It is no secret that I have a soft spot for San Francisco, one of the most iconic cities in the US. Back in the mid 90’s, when I was introduced to the Armistead Maupin books, I became increasingly eager to visit the city. I always had a great imagination, so his books were the best way of escapism when I felt a bit overwhelmed at university.
Fast forward two decades, when I received an email — not from 28 Barbary Lane, but from 1825 Bush Street — and I was over the moon. Dara, the founder of Ayla, my first stockist in the US, is one of the most caring, welcoming and generous people I know. Just like Anna Madrigal was to her tenants, Dara looks after her highly curated selection of brands like they were her own creations and her customers like her best friends. I see them as more of Ayla’s extended family rather than anonymous customers. Here, we all have names and surnames.
This week, I gladly accepted the invitation to come and meet Ayla’s growing “family” and teach a workshop on how to make your own natural masks. The moment I stepped out of the plane, I suddenly remembered how unique — to say the very least — San Francisco’s weather can be. This not so gentle reminder triggered my skin’s alarm. Parts of the day, the air feels so damp, especially when it’s warm; but hours later, it feels like I popped my face in the desert. The cold waters surrounding the bay cause these sudden changes in air moisture. In other words, warmer temperatures hold humidity in the air more effectively, but cold air cannot hold it — so it feels dry.
In situations where you find sudden changes in the air’s moisture, humectants are very helpful. Humectants are ingredients that are able to maintain the correct degree of humidity in the outer layers of the skin because they have a huge affinity for water (hydrophilia), thus counteracting skin dryness and preventing evaporation. Humectants bind to the water molecules from the environment (and also to those present in skincare products), and at the same time hold them firmly in contact with the skin.
I always combine humectants with other ingredients such as emollients (ceramides and plant based butters, for example) and film-forming molecules such as squalane, a true natural alternative to Vaseline.
The uncomfortable-cardboard-feel-face that comes with San Francisco weather prompted me to review why good humectants work perfectly in this city as an antidote to the changes in the air that come with everyday life here in addition to cold temperatures and central heating that are so common in the wintertime. Here’s my selection of the best humectants to look for in your skincare products.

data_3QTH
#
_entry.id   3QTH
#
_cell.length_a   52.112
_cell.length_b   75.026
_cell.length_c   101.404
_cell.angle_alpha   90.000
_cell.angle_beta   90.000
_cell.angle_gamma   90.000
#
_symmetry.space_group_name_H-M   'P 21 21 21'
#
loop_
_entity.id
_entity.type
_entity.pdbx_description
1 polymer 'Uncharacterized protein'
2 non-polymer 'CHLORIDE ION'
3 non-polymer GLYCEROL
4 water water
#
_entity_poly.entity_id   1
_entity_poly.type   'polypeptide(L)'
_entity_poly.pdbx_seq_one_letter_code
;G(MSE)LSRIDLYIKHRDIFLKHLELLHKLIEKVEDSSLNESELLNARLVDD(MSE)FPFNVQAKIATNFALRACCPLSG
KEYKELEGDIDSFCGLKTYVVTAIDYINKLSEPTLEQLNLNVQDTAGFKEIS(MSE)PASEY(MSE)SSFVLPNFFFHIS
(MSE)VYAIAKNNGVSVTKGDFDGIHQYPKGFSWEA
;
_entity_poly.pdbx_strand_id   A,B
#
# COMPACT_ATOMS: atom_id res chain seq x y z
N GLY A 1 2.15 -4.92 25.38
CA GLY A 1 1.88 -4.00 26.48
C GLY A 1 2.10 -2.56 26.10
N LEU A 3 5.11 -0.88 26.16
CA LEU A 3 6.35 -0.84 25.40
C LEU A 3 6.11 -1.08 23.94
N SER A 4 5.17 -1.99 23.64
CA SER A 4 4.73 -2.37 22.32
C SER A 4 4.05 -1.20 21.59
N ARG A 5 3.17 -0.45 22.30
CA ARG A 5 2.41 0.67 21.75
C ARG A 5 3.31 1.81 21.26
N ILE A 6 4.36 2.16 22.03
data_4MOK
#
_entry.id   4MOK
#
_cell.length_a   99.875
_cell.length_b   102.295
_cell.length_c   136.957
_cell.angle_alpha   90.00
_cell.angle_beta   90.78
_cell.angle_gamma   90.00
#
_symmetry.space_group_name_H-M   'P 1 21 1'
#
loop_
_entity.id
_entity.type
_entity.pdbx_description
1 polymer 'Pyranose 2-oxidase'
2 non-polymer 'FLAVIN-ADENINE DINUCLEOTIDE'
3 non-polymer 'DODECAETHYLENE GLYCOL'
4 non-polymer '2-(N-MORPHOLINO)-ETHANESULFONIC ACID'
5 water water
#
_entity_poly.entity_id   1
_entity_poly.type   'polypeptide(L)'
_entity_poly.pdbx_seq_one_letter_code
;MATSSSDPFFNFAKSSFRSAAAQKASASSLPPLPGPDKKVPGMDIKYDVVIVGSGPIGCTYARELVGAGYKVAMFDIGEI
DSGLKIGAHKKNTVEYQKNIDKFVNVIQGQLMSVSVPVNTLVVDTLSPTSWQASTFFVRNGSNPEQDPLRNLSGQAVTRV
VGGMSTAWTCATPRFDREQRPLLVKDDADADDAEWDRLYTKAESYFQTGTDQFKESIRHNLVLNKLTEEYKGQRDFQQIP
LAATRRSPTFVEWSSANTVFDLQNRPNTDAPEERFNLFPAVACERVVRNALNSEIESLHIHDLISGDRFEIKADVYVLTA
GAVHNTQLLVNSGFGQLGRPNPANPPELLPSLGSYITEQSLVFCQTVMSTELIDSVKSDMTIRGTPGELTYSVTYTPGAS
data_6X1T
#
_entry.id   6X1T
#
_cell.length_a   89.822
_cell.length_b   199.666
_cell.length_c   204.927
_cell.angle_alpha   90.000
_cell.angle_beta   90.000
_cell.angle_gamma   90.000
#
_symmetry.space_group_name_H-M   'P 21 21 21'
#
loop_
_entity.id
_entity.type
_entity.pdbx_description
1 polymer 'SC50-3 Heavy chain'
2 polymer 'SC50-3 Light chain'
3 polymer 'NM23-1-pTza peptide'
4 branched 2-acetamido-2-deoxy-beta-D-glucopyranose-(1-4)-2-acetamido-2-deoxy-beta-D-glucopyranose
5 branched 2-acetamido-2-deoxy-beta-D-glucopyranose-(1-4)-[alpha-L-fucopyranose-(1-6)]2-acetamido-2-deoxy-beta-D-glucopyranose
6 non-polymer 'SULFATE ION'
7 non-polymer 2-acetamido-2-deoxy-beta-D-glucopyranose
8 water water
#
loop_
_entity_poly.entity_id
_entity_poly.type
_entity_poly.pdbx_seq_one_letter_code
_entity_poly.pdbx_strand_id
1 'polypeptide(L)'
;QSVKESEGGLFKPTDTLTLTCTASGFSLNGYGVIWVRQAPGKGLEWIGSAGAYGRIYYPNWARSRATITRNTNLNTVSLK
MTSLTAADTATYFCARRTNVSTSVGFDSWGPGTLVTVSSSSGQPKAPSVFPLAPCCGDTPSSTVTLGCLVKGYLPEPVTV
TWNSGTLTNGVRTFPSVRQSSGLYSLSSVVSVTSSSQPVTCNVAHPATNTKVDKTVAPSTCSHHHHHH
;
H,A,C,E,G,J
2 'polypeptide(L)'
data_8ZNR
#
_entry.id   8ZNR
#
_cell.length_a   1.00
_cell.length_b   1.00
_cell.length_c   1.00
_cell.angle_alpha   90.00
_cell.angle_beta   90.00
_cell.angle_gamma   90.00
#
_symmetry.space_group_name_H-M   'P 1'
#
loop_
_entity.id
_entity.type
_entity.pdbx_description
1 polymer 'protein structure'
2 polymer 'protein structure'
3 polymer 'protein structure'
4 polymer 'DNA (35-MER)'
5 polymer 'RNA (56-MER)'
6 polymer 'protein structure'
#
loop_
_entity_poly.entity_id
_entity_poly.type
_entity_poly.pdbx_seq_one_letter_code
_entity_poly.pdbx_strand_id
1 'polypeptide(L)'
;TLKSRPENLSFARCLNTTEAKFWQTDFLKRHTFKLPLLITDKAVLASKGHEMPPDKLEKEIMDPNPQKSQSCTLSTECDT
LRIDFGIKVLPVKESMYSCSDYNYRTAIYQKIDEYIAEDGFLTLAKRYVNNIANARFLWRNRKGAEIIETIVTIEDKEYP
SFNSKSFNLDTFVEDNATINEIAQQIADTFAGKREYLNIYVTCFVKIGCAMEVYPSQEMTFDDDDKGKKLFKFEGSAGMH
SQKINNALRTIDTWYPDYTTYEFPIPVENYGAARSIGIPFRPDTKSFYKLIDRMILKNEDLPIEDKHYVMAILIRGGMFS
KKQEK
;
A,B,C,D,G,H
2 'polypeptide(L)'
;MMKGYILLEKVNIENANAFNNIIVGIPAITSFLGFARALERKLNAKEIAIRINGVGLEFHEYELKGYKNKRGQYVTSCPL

Saccharide Isomerate is a plant-derived sugar similar to the sugars that are naturally present on the skin. It binds water for long periods of time (up to 72 hours), securing hydration and improving the skin’s overall complexion.
Sodium PCA is also known by beauty geeks as Sodium Pyrrolidone Carboxylate. It is one of the main components of the skin’s NMF (Natural Moisturising Factor). It is responsible for that fresh-skin look.
Hyaluronic acid is an excellent humectant. Here, I refer to sodium hyaluronate, which is the salt version of the famous hyaluronic acid. Because size matters, the bigger the better, and this high molecular weight creates a permeable film to keep the skin elastic and lubricated. In contrast, the low molecular weight variety (which appears on ingredient labels as “hyaluronic acid hydrolyzed”) is basically a normal sized hyaluronic acid molecule, cut in small sizes to enhance penetration into the skin.
Glycerin is perhaps the most well known humectant. It is considered the benchmark ingredient for hydration in the humectant category. On the downside, high doses provide a tacky feel on the skin, so proper formulation is very important.
Propanediol is similar to glycerin but with a better skin feel at high doses.
Lactic acid is another wonder ingredient found in the NMF of our skin. At low doses, it works as a humectant; at high doses, it works as an exfoliant.
Sorbitol is another star ingredient known for its ability to pull moisture from the air. I would personally avoid it in places with extremely low humidity (desert type climates and airplane cabins).